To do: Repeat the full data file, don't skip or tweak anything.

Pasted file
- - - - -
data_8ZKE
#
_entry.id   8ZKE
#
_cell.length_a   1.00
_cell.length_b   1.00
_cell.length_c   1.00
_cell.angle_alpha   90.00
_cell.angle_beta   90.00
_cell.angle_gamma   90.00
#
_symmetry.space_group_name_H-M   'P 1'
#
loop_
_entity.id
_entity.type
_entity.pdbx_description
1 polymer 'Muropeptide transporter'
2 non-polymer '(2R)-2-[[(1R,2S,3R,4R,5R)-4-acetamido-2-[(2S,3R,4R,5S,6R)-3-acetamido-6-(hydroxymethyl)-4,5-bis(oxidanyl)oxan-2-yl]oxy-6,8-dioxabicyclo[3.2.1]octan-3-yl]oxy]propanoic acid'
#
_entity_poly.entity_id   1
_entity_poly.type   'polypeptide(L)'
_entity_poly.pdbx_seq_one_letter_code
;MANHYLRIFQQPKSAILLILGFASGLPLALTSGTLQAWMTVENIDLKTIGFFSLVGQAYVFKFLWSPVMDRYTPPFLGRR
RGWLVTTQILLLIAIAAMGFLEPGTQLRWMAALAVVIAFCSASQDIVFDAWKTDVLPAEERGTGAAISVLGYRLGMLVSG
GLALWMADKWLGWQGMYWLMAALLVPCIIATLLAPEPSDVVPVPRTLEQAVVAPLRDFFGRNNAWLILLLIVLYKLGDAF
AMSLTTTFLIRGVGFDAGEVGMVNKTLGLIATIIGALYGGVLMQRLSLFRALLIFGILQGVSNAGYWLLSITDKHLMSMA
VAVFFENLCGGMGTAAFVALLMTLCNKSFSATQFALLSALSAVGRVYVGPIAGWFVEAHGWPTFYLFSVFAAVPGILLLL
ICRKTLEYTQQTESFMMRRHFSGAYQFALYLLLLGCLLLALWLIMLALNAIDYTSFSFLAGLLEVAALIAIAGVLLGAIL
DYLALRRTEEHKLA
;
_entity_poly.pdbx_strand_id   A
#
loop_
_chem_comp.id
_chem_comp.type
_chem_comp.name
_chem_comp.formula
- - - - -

data_8ZKE
#
_entry.id   8ZKE
#
_cell.length_a   1.00
_cell.length_b   1.00
_cell.length_c   1.00
_cell.angle_alpha   90.00
_cell.angle_beta   90.00
_cell.angle_gamma   90.00
#
_symmetry.space_group_name_H-M   'P 1'
#
loop_
_entity.id
_entity.type
_entity.pdbx_description
1 polymer 'Muropeptide transporter'
2 non-polymer '(2R)-2-[[(1R,2S,3R,4R,5R)-4-acetamido-2-[(2S,3R,4R,5S,6R)-3-acetamido-6-(hydroxymethyl)-4,5-bis(oxidanyl)oxan-2-yl]oxy-6,8-dioxabicyclo[3.2.1]octan-3-yl]oxy]propanoic acid'
#
_entity_poly.entity_id   1
_entity_poly.type   'polypeptide(L)'
_entity_poly.pdbx_seq_one_letter_code
;MANHYLRIFQQPKSAILLILGFASGLPLALTSGTLQAWMTVENIDLKTIGFFSLVGQAYVFKFLWSPVMDRYTPPFLGRR
RGWLVTTQILLLIAIAAMGFLEPGTQLRWMAALAVVIAFCSASQDIVFDAWKTDVLPAEERGTGAAISVLGYRLGMLVSG
GLALWMADKWLGWQGMYWLMAALLVPCIIATLLAPEPSDVVPVPRTLEQAVVAPLRDFFGRNNAWLILLLIVLYKLGDAF
AMSLTTTFLIRGVGFDAGEVGMVNKTLGLIATIIGALYGGVLMQRLSLFRALLIFGILQGVSNAGYWLLSITDKHLMSMA
VAVFFENLCGGMGTAAFVALLMTLCNKSFSATQFALLSALSAVGRVYVGPIAGWFVEAHGWPTFYLFSVFAAVPGILLLL
ICRKTLEYTQQTESFMMRRHFSGAYQFALYLLLLGCLLLALWLIMLALNAIDYTSFSFLAGLLEVAALIAIAGVLLGAIL
DYLALRRTEEHKLA
;
_entity_poly.pdbx_strand_id   A
#
loop_
_chem_comp.id
_chem_comp.type
_chem_comp.name
_chem_comp.formula